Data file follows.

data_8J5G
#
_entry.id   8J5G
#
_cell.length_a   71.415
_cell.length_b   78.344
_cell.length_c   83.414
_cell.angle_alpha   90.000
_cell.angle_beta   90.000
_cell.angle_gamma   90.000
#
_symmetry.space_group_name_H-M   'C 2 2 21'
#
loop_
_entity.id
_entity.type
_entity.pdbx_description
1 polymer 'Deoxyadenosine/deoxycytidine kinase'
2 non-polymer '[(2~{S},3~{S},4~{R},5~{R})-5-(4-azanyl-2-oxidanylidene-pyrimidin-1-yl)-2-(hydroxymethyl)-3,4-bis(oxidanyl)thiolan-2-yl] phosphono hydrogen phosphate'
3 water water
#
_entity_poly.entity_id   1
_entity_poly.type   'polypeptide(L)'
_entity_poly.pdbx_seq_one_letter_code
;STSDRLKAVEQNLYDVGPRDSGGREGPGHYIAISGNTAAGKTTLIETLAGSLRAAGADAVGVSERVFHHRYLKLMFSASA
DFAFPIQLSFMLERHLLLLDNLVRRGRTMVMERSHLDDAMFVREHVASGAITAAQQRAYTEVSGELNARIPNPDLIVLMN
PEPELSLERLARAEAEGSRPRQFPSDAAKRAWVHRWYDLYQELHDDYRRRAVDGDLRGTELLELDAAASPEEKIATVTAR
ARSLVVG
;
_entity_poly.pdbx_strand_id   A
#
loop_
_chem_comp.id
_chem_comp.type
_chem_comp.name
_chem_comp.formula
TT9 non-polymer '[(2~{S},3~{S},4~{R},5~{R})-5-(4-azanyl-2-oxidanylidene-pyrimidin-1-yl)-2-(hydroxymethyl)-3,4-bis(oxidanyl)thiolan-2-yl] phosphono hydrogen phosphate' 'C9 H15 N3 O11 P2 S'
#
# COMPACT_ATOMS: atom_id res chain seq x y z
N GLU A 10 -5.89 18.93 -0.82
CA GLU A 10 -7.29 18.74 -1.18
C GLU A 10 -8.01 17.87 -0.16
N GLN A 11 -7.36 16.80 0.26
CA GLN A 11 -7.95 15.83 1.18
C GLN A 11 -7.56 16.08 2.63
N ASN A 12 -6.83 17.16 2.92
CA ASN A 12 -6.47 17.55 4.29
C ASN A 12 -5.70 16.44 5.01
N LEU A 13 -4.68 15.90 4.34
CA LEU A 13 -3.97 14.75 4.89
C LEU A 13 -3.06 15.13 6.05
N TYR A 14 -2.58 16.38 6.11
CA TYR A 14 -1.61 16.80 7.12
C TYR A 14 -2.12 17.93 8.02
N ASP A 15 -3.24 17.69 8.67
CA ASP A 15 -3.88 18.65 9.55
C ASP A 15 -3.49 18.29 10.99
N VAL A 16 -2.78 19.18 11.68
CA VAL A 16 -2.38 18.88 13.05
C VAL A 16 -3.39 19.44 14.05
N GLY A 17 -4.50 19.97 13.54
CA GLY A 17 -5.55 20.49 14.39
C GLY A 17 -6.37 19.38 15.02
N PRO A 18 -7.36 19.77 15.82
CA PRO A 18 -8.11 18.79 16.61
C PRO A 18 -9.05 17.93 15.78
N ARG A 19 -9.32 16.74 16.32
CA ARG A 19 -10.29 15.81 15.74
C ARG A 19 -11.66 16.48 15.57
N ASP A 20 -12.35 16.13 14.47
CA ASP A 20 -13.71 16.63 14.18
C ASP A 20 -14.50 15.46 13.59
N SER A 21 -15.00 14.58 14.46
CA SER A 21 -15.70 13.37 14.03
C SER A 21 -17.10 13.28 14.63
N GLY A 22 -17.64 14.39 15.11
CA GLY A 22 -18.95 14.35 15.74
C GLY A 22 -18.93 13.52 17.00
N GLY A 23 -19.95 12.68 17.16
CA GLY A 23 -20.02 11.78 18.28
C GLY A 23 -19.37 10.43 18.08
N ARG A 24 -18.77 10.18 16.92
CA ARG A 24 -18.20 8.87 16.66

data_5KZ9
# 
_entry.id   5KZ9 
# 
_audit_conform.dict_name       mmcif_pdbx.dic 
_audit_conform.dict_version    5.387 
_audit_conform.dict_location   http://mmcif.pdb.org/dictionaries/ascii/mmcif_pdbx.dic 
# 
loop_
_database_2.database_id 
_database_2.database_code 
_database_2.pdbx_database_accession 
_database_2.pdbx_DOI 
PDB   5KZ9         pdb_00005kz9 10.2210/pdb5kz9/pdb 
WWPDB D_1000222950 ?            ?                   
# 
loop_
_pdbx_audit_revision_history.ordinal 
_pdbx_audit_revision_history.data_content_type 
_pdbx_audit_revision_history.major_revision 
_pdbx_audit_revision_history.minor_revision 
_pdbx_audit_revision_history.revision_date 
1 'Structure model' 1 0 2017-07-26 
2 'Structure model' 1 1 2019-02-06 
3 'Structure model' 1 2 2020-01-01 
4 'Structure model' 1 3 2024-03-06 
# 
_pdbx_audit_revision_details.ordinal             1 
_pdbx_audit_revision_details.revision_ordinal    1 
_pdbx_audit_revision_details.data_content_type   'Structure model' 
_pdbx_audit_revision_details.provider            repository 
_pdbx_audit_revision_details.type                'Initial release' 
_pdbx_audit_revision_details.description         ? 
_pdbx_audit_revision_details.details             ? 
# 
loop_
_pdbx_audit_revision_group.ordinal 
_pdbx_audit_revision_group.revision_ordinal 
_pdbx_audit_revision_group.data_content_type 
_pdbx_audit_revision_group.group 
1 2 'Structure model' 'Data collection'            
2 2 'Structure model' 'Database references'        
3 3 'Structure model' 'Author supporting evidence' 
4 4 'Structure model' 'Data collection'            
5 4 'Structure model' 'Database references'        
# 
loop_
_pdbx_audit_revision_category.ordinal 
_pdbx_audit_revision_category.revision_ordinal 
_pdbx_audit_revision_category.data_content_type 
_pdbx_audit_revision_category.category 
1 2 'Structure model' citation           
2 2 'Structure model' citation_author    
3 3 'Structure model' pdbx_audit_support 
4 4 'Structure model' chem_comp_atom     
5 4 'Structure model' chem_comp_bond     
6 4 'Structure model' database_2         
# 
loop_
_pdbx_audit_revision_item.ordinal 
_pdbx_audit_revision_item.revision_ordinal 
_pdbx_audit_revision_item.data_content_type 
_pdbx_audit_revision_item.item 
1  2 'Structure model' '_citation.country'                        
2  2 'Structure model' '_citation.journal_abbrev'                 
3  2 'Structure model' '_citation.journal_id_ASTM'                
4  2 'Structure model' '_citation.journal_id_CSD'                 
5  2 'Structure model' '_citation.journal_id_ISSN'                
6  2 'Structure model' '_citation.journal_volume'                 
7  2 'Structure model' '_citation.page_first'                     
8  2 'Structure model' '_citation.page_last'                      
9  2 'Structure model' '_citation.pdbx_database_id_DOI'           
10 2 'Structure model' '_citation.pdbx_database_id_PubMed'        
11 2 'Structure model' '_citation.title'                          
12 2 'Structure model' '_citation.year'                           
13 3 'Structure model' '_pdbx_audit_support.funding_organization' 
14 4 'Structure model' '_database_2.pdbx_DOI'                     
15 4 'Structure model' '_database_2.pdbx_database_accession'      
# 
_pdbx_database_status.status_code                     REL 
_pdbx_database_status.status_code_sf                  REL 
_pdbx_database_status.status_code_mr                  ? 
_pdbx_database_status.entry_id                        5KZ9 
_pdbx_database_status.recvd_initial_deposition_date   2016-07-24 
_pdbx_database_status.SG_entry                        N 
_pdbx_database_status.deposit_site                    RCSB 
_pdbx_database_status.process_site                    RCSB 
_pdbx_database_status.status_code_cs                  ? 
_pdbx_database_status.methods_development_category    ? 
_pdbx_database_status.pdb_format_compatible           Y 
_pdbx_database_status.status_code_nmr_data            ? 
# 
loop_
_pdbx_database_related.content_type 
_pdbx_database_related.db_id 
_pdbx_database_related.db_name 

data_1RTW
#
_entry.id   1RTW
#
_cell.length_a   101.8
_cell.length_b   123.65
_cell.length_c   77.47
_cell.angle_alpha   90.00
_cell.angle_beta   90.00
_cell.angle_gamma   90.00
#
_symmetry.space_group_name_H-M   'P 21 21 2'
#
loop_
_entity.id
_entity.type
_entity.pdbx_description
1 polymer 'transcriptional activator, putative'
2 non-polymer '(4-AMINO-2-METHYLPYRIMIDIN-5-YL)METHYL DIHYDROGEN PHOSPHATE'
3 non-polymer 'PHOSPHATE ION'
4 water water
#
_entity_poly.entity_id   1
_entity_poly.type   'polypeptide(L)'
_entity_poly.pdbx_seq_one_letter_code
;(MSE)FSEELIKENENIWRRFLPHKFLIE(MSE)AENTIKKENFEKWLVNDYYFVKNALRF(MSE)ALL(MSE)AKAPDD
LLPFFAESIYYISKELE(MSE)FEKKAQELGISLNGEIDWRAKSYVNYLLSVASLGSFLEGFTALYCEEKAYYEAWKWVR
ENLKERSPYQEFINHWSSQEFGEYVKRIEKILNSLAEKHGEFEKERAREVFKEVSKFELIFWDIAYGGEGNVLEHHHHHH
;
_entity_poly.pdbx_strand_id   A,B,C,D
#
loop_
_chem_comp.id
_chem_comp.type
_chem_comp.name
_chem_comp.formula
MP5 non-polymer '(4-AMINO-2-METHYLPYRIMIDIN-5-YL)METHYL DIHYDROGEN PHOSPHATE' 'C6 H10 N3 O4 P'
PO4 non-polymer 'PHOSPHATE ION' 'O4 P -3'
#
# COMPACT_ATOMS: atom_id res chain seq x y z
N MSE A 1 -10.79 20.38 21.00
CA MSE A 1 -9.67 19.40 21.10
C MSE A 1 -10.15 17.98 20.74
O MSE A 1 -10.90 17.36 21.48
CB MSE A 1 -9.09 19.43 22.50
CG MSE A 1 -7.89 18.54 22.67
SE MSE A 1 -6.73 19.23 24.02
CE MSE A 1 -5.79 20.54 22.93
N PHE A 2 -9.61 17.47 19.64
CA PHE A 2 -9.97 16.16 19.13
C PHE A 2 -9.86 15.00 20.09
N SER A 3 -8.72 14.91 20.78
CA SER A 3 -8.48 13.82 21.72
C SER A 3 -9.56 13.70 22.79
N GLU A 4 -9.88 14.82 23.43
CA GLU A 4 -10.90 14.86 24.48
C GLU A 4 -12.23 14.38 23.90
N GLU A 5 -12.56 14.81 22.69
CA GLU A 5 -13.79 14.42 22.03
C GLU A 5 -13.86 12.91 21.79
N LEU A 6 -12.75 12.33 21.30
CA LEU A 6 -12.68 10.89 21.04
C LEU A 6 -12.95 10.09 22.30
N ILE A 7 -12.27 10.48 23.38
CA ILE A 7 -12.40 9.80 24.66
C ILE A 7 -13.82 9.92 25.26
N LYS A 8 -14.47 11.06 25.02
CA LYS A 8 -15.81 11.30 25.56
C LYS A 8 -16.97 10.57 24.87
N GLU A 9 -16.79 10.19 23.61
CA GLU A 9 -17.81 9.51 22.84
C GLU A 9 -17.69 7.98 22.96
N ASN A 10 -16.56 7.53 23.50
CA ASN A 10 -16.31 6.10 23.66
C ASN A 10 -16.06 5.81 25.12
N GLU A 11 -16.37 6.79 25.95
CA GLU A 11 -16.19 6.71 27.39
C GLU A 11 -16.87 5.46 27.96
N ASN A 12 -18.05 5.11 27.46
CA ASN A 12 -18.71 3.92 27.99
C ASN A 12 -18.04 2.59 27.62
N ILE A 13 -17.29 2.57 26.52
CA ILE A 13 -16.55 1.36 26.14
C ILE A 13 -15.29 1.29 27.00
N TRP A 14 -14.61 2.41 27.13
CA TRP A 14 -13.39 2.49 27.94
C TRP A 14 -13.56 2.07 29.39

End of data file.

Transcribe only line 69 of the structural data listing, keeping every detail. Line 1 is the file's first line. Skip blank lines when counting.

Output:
C ARG A 19 -11.66 16.48 15.57